With his ears now free to hear, and the room opened wide, it quickly became clear the base was indeed under attack.
“It took you a long time,” he told the young man, who was looking around the corridor, and nervously at that.
“Dunno anything about that, ‘m just an apprentice.”
“Master Byrnes. Come now, sir, I need you to take you to her.”
If she was behind the attack, did that mean she really wasn’t the one tied to the Tech Guild? Although if she were, she would be the one most willing to get there first so to guarantee Griffs’ escape. And she would know where they were.
The young man led him through the halls, visibly stressed about the fact the Falk refused to properly rush out of the scene of battle. As usual, he but walked at a brisk busy pace.
Rushing was undignified.
The base now found itself duly occupied. Voices trailed the halls as weapons were used abound. Bullets vs. flames. He saw remnants of fighting, the bodies of men and women who had already passed away. Some burnt, others shot. The walls were singed and darkened from the use of flamethrowers, Byrnes’s choice of weaponry, but also riddled with bullet holes at some choice places where the members of the Tech Guild had fought back.
Griff really had emptied the base, or at least part of it, for the sake of fooling Falk into lowering his guard. But they had all been back during this defense.
Falk was taken to a hangar, a different one from that which he had seen beforehand. It was bigger and with an exit to the outside, which was open. He saw a sight for sore eyes then: airplanes. The sight of that mechanical marvel raised his mood considerably.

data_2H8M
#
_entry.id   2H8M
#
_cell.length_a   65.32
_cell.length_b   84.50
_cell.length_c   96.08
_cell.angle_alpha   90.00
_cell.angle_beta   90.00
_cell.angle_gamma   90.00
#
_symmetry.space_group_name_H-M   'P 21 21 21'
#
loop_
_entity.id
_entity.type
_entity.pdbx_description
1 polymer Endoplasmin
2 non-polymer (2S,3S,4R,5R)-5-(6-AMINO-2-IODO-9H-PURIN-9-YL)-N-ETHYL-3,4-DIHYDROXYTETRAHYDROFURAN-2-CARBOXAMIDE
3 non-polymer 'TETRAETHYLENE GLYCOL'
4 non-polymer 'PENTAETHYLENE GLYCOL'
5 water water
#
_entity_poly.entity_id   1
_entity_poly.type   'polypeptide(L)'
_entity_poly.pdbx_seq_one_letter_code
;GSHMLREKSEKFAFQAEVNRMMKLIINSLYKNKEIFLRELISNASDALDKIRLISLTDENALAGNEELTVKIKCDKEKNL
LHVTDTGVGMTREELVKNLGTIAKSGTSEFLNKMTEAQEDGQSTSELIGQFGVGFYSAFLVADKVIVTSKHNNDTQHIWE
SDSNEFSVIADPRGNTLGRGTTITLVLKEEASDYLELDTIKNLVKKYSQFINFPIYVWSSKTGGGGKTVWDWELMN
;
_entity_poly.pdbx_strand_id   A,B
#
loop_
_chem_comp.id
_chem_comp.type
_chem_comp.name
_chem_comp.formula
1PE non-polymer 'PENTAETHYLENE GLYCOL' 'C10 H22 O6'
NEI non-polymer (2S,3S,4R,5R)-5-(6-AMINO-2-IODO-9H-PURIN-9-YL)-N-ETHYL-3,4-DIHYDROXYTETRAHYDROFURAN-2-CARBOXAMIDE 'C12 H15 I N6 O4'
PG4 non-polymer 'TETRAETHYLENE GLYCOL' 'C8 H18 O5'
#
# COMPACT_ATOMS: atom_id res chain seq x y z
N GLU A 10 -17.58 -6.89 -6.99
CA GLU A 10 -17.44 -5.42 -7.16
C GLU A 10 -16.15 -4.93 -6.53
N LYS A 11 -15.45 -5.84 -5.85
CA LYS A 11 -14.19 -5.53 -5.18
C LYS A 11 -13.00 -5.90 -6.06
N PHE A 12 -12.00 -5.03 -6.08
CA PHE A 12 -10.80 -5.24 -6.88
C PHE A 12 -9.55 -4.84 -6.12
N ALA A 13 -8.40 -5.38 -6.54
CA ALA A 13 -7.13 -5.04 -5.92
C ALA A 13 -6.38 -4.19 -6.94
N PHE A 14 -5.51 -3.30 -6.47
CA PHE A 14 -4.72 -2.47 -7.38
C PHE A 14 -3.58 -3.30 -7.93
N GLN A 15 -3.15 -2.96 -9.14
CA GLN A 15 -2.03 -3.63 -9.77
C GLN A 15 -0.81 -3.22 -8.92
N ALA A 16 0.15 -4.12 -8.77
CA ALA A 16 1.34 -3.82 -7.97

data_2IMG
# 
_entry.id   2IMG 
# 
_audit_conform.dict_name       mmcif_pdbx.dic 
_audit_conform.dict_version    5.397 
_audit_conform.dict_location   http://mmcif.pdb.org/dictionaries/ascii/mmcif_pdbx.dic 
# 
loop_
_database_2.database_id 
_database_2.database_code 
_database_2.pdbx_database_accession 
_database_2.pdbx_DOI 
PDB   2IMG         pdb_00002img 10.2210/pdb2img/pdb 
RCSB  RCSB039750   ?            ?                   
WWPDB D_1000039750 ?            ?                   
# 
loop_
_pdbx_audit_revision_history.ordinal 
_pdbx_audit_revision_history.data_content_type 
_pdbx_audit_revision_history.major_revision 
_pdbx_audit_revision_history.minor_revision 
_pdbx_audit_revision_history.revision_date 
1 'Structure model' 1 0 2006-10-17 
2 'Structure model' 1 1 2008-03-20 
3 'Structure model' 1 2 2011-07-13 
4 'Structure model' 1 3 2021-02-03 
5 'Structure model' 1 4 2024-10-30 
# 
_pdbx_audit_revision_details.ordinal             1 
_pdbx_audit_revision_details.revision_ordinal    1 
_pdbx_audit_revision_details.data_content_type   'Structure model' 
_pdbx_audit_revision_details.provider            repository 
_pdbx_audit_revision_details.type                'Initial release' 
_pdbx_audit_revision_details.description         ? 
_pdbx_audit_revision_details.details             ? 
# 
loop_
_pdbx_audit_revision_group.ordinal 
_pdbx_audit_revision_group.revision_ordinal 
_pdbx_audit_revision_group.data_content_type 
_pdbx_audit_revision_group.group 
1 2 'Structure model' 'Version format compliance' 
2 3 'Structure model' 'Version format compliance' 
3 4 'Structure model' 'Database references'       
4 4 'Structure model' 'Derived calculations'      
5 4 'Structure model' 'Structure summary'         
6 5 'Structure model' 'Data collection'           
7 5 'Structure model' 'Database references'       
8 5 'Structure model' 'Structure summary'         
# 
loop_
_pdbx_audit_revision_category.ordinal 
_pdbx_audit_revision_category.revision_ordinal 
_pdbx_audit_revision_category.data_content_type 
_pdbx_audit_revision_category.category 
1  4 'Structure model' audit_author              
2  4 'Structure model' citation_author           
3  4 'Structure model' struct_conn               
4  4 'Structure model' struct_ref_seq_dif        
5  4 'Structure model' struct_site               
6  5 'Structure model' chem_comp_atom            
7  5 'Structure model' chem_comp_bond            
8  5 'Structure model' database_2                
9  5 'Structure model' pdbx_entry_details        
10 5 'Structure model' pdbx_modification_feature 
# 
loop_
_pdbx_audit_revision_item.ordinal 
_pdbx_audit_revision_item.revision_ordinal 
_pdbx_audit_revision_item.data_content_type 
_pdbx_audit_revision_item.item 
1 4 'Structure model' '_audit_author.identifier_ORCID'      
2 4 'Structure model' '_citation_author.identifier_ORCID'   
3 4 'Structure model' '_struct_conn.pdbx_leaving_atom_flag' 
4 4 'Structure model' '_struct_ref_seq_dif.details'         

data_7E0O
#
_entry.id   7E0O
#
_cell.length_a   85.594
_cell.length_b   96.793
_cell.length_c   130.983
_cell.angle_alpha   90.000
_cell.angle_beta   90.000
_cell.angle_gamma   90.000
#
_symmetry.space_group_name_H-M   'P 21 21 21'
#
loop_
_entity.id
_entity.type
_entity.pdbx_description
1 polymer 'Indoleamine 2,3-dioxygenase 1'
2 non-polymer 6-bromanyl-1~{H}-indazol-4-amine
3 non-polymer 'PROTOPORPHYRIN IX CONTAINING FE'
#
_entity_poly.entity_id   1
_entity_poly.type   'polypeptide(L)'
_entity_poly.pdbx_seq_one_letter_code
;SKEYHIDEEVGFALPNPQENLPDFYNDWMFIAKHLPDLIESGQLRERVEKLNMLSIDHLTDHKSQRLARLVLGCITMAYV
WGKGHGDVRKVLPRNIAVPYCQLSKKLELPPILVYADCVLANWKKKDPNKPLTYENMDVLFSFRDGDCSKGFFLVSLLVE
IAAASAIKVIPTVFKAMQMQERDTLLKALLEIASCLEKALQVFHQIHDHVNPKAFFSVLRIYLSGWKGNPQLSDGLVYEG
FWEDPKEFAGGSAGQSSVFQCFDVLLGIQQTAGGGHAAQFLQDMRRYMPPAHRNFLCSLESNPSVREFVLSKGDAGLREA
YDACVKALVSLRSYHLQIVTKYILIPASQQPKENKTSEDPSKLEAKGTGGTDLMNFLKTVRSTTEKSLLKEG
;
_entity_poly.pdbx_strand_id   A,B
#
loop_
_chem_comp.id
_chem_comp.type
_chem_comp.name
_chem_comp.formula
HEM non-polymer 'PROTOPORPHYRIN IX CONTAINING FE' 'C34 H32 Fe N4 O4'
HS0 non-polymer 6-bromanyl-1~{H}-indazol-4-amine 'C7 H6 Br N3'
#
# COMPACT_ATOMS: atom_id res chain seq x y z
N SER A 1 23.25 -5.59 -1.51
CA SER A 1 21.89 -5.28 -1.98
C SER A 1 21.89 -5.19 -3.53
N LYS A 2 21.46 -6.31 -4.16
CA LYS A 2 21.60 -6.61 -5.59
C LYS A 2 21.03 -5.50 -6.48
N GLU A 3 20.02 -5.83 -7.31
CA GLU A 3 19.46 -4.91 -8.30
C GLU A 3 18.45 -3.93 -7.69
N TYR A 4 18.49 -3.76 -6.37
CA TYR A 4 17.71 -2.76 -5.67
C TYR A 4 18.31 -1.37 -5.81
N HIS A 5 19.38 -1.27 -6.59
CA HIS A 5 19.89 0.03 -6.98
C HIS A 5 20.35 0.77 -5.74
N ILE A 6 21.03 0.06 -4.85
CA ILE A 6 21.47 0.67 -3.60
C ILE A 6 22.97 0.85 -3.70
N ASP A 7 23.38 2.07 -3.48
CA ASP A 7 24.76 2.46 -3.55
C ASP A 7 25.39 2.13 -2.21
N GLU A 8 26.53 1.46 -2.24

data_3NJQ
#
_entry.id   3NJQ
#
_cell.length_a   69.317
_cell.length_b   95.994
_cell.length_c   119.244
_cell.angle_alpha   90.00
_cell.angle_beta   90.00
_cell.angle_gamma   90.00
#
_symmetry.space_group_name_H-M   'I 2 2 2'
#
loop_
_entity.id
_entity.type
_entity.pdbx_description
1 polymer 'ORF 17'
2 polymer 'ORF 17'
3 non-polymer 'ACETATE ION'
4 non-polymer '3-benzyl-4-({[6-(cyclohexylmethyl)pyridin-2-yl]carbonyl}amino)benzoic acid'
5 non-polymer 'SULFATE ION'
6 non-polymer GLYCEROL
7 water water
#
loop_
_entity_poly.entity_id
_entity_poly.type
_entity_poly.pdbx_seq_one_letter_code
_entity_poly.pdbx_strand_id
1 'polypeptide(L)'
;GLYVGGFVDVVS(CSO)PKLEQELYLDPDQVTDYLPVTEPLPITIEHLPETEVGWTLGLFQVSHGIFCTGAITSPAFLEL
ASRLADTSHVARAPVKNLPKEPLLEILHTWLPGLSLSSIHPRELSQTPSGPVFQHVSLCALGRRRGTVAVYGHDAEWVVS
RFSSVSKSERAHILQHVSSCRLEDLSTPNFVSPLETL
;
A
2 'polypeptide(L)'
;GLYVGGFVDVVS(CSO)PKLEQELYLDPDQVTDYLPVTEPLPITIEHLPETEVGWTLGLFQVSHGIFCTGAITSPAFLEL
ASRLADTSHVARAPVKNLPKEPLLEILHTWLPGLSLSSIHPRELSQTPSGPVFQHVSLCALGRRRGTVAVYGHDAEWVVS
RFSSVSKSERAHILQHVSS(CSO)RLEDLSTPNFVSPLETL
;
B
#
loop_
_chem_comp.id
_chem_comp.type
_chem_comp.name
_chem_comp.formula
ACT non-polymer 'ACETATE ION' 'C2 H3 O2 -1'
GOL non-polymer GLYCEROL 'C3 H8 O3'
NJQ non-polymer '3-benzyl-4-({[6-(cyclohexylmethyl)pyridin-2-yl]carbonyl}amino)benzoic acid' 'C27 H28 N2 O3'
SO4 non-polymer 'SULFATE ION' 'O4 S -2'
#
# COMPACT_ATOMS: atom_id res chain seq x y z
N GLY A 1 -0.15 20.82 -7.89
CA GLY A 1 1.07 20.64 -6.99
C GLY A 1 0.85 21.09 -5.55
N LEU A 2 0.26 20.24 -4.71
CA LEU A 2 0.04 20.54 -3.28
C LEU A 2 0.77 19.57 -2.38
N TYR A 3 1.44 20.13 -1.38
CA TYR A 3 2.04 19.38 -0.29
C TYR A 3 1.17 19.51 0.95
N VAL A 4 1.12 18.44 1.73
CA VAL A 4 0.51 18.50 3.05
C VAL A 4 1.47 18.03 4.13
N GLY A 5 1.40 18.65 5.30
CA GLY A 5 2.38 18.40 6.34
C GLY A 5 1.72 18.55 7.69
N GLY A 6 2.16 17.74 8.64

The fly boys were each in the pilot seat of their respective airplane, all three of them. They were just then leaving the hangar to lift off. Ten soldiers stood guard, looking him over as he approached Amanda.
She was waving the fly bows away, her back had a drawing of a tree on fire, drawn over her leather jacket which was a bit large on her. Her straight red hair fell down into the drawing, mixing oddly with the flaming colors.
She looked back in reaction, with a cocky smile on her face. “Well we–” It dropped immediately. “Falk! Your face!”
“It’s not any different than usual, I assure you,” he told her. “Moreover, it sure took you long enough.”
She arched her arms, putting her hands on her waist. Her jacket was left opened to show a black T-Shirt. As usual, she wore no bra. Not that he paid that much attention to something like that or her skin-tight jeans. She was also wearing a purse, her sense of style was as confused as it had ever been.
“The fly boys were stationed in Neyerk, I didn’t want to come without them.”
“In Neyerk?” His mind jolted, adapting his plan. “I see.”
“So what’ve you gotten yourself into? Why haven’t you contacted us? It’s been a while since Mohini died? Who are these people?”